This month’s topic was inspired by a combination of a meeting I had with a physio in Johannesburg and subsequent chats with some of her patients. Should Rozanne decide to immigrate to the UK, South Africa will be loosing one of their great physios and the UK will be gaining a proactive, patient-centred physio.
What are your patients buying?
One of our favourite speakers and authors, Simon Sinek, wrote a book called ‘Start with Why’ and one of the main teachings in his book is that people don’t buy what you do but why you do it.
Most therapists choose their career because they want to help people get better, and if that wasn’t a conscious decision it almost always becomes the motivation to stay in that career.
Your patients come to you because they want to get better, not for the actual treatment. They are buying why you do what you do rather than what you do.
How are you marketing your services? Are you talking all about the technicalities of the treatment or are you talking about the outcome, benefits and results you get?
Link the treatment to the goal
We have seen a remarkable difference in clinicians and practices when clinicians really get to understand their patients’ goals and lifestyle aims.
It makes it so much easier to prescribe the right care for your patient and to keep them on track along the way.
When you know more about your patients’ lifestyle you are able to more easily determine the best level of care for them and the frequency of that care.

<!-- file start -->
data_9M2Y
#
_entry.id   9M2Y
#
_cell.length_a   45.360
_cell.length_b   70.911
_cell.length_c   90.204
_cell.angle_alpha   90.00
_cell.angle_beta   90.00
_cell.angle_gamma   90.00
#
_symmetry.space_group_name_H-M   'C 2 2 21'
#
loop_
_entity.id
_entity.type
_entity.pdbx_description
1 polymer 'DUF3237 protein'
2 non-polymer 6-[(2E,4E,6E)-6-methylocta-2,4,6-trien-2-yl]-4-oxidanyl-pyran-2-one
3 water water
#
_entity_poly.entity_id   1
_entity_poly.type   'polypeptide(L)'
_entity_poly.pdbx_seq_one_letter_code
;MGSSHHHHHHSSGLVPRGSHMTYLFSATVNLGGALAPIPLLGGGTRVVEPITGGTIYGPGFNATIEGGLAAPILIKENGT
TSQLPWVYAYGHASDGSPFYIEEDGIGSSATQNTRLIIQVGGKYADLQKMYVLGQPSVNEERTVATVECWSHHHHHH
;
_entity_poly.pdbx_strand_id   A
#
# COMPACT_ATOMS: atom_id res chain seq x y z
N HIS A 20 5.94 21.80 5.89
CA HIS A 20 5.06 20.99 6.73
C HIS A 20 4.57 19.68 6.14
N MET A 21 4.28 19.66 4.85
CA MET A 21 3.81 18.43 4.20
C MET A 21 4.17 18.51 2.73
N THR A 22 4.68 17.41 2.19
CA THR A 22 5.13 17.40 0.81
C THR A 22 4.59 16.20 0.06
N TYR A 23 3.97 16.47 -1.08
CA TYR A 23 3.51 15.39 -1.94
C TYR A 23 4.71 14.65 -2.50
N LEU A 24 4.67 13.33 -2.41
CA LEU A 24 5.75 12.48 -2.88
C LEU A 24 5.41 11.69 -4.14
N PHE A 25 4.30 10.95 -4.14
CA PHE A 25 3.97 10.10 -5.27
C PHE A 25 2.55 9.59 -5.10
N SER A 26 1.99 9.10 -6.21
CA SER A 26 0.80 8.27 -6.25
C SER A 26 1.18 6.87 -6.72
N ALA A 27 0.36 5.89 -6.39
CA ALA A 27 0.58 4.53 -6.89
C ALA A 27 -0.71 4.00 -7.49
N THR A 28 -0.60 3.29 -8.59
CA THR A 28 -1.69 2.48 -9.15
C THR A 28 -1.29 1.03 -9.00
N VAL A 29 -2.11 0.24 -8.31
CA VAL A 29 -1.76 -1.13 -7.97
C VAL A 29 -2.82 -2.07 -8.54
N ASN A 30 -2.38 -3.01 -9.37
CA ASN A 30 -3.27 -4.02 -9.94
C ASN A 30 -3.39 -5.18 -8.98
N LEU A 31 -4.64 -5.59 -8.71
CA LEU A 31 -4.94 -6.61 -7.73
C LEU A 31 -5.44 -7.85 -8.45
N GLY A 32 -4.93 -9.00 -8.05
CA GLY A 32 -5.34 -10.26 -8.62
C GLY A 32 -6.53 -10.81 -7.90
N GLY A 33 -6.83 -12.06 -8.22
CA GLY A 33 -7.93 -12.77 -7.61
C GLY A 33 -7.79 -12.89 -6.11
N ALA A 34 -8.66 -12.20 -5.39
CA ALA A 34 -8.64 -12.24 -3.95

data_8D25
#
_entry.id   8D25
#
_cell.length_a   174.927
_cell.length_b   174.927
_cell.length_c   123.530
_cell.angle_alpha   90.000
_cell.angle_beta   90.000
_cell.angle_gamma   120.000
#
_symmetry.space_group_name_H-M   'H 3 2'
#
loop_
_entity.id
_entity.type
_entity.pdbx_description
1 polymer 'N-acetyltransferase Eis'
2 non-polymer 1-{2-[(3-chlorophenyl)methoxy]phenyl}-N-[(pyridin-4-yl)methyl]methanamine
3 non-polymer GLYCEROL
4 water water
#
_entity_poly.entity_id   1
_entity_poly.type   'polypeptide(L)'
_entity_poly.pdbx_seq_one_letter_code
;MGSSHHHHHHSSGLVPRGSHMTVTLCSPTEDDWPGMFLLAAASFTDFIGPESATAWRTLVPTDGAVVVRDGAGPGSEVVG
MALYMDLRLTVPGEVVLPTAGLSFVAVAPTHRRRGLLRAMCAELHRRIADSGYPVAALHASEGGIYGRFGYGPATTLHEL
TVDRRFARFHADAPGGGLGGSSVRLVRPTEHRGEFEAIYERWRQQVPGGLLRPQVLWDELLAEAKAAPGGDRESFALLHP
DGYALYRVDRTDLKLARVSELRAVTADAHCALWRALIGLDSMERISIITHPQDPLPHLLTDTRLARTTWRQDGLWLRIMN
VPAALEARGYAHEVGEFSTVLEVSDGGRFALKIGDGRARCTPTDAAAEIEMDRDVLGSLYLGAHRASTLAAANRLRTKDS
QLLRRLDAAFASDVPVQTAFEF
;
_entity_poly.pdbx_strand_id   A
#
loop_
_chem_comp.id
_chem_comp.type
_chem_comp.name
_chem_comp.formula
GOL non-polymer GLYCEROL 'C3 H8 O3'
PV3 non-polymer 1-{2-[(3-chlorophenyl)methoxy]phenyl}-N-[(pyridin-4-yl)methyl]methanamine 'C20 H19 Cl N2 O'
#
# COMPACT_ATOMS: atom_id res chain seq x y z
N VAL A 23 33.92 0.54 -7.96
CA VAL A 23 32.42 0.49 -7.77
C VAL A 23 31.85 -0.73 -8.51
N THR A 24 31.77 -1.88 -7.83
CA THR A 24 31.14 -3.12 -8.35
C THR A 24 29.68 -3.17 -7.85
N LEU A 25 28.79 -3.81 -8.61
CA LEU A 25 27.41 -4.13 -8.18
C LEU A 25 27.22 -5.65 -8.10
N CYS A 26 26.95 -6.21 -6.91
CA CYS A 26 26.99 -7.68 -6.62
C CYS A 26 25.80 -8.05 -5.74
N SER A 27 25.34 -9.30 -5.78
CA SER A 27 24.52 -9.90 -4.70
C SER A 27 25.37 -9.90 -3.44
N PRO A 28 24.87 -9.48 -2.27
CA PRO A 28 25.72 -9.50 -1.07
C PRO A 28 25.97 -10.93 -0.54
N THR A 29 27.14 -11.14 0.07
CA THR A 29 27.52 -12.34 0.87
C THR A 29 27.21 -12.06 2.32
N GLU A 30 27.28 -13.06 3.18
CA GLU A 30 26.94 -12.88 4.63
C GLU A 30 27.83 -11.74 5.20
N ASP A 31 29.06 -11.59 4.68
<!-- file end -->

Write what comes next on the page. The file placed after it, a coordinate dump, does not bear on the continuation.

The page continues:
I am sure many more of your patients could benefit from regular maintenance care. What do you need to start offering your patients to truly give them the best care?
Don’t means test your patients
This is a soap box topic! If you’ve attended any of my seminars or talks you will probably have heard me ask if anyone in the audience has got a financial degree behind them…the answer is usually a unanimous ‘No’
You have trained to give your patients the best clinical advice, not financial advice. Each patient deserves to hear what you believe in your expert opinion is best for them.
People decide how to spend their money and it is so often the patients that might not have a lot of disposable income that value their health and prioritise paying from treatments necessary to get them back on track.
Be careful too if you believe the treatments are expensive – don’t transfer your money beliefs onto your patients!